Reflections on Matthew Wong’s Retrospective

Hi everyone and happy new year!

Today I want to share with you my reflection on Matthew Wong’s Retrospective, “The Realm of Appearances” at the Dallas Museum of Art in relation to my personal work. Over the winter break(because I am an educator so I get winter breaks) I went home to Dallas to visit family. Every time I go home I try to check out some artwork at the local museums. In order to be a productive artist, it’s important to be out of the studio as much as it is to be in it.

“Matthew Wong was a Canadian artist who enjoyed growing acclaim for his lush, dreamlike scenes that play on a rich tradition of art historical precedents. His work depicts the vivid but often melancholy terrain between sleep and wakefulness, lonely landscapes and isolated interiors rendered with a carefree hand and an ebullient palette, yet which contain an ineffable sorrow and a palpable but unnamed longing” (

I love Wong’s artwork. It’s dreamy color palette is so seductive and captivating. In particular I love his lush landscapes, use of hues and patterns, and loose mark making.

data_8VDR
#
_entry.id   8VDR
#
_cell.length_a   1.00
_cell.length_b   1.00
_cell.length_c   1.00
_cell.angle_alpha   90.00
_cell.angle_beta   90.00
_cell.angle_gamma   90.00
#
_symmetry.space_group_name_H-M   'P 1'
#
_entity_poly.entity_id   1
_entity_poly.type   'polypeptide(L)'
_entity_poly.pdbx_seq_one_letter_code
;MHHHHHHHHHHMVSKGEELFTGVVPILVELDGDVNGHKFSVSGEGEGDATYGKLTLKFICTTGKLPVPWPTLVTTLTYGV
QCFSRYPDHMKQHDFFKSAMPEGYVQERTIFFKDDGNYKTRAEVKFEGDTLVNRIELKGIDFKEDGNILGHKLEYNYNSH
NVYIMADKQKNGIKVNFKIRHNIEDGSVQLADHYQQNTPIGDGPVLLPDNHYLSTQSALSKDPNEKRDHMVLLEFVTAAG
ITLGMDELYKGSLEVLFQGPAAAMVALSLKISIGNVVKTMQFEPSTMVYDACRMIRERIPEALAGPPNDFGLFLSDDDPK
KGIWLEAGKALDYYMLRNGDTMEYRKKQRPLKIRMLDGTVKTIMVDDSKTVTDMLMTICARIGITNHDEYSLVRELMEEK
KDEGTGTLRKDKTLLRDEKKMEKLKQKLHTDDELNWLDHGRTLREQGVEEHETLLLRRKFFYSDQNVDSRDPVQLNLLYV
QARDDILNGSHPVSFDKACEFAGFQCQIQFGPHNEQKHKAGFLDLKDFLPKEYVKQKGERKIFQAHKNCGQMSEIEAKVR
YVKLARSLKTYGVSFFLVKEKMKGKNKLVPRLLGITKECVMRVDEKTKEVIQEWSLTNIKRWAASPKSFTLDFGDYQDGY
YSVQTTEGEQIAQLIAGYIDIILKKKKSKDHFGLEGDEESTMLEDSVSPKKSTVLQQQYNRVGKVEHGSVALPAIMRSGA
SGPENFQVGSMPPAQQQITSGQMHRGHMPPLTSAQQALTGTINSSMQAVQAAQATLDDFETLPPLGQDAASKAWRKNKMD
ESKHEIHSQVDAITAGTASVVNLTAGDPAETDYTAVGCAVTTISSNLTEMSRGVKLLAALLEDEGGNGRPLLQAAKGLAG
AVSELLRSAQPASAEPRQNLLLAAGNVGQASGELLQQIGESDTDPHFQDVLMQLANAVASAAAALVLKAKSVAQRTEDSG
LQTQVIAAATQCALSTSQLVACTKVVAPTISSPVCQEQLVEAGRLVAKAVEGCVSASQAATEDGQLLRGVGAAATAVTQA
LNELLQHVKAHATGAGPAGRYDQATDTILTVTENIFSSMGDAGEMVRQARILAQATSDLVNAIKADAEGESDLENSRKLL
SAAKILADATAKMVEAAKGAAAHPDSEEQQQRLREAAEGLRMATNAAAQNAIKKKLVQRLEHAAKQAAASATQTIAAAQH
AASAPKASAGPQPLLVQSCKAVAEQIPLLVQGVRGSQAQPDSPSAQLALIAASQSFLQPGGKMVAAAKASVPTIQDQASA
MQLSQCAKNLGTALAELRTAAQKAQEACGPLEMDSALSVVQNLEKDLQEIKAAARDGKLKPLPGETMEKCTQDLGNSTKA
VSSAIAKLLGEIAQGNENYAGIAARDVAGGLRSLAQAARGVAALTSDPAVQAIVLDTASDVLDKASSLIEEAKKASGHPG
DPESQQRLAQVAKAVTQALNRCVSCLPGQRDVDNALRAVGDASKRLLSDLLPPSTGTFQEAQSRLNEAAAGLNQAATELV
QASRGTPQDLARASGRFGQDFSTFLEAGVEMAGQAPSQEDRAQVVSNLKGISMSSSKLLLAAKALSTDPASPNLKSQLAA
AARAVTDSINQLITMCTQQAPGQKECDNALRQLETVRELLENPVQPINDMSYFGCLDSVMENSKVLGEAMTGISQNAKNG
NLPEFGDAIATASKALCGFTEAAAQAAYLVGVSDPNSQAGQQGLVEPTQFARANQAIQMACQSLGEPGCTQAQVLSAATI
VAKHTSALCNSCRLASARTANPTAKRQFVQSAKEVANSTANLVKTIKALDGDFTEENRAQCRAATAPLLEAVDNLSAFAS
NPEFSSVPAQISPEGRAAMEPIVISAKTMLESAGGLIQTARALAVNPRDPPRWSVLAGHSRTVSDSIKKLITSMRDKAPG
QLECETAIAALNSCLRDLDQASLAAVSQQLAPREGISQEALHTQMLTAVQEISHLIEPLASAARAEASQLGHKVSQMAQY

Here are some pieces that I found interesting and even similar to my own work.

Matthew Wong “Snowfall” (2015)

The first work of art that drew me in was this piece titled “Snowfall”. Of course this drew me in because it reminded me of my own work “Kudzu People” (pictured below) where I found human forms within nature.

Aimee Jones “Kudzu People” 2020

Some of Wong’s earlier works had lone figures within landscapes that were very interesting. However what became more intriguing in his work is the absence of human forms. His work explores interesting hues and line work with perspectives inspired by traditional Chinese landscape paintings.

Matthew Wong “Path to the Sea”
Matthew Wong “Somewhere”

These particular pieces of Wong’s “Path to the Sea” and “Somewhere” are great examples of his use of pattern and line work within a botanical landscape. I related it to my piece “The Bathers” (pictured below) which explored line work, hue and patterns within nature as well.

Aimee Jones “The Bathers” 2020

Finally, what I found to be Wong’s strongest works, were his blue paintings “Blue Night” and “Tracks in the Blue Forest”.

Because this particular mix of cobalt and ultramarine are my favorite blues, I was especially drawn to these two pieces. I also enjoyed the simplicity of the paintings with their flat ground.

Matthew Wong “Blue Night” 2018
Matthew Wong “Tracks in the Blue forest”

I related this to my piece “Grounding Technique”(pictured below). I found it to be interesting that we both found the look of dark forest with a flat ground and blue sky. In fact, it’s a very strange similarity!

Aimee Jones “Grounding Technique” 2021

I found Matthew Wong’s retrospective to be very inspiring and also interesting that elements of my pieces were similar to his.

If you’re visit DFW I would highly recommend checking it out.

Happy New Year and happy art making!

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